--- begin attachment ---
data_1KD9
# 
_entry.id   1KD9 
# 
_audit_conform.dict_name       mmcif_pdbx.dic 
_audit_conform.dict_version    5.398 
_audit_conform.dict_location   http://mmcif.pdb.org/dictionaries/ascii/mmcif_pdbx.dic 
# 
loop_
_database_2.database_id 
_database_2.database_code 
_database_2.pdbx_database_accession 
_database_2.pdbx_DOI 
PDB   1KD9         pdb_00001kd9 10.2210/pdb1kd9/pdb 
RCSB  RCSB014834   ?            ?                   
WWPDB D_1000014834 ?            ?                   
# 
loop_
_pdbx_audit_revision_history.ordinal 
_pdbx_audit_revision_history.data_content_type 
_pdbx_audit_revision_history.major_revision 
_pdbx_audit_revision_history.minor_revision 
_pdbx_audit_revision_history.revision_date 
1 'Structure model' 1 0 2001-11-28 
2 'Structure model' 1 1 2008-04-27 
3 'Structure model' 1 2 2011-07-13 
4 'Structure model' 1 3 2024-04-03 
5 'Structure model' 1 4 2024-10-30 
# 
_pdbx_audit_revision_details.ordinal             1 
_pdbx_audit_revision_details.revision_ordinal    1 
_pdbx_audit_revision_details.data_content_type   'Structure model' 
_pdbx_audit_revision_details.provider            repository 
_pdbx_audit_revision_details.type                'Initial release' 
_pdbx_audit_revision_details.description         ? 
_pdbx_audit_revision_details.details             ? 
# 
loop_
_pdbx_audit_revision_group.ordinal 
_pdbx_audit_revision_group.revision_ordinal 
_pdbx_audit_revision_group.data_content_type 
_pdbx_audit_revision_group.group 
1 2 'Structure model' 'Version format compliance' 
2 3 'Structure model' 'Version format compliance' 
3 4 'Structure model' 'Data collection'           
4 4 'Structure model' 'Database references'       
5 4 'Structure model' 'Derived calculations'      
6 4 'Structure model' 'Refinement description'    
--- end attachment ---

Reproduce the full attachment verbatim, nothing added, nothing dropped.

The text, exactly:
data_1KD9
# 
_entry.id   1KD9 
# 
_audit_conform.dict_name       mmcif_pdbx.dic 
_audit_conform.dict_version    5.398 
_audit_conform.dict_location   http://mmcif.pdb.org/dictionaries/ascii/mmcif_pdbx.dic 
# 
loop_
_database_2.database_id 
_database_2.database_code 
_database_2.pdbx_database_accession 
_database_2.pdbx_DOI 
PDB   1KD9         pdb_00001kd9 10.2210/pdb1kd9/pdb 
RCSB  RCSB014834   ?            ?                   
WWPDB D_1000014834 ?            ?                   
# 
loop_
_pdbx_audit_revision_history.ordinal 
_pdbx_audit_revision_history.data_content_type 
_pdbx_audit_revision_history.major_revision 
_pdbx_audit_revision_history.minor_revision 
_pdbx_audit_revision_history.revision_date 
1 'Structure model' 1 0 2001-11-28 
2 'Structure model' 1 1 2008-04-27 
3 'Structure model' 1 2 2011-07-13 
4 'Structure model' 1 3 2024-04-03 
5 'Structure model' 1 4 2024-10-30 
# 
_pdbx_audit_revision_details.ordinal             1 
_pdbx_audit_revision_details.revision_ordinal    1 
_pdbx_audit_revision_details.data_content_type   'Structure model' 
_pdbx_audit_revision_details.provider            repository 
_pdbx_audit_revision_details.type                'Initial release' 
_pdbx_audit_revision_details.description         ? 
_pdbx_audit_revision_details.details             ? 
# 
loop_
_pdbx_audit_revision_group.ordinal 
_pdbx_audit_revision_group.revision_ordinal 
_pdbx_audit_revision_group.data_content_type 
_pdbx_audit_revision_group.group 
1 2 'Structure model' 'Version format compliance' 
2 3 'Structure model' 'Version format compliance' 
3 4 'Structure model' 'Data collection'           
4 4 'Structure model' 'Database references'       
5 4 'Structure model' 'Derived calculations'      
6 4 'Structure model' 'Refinement description'    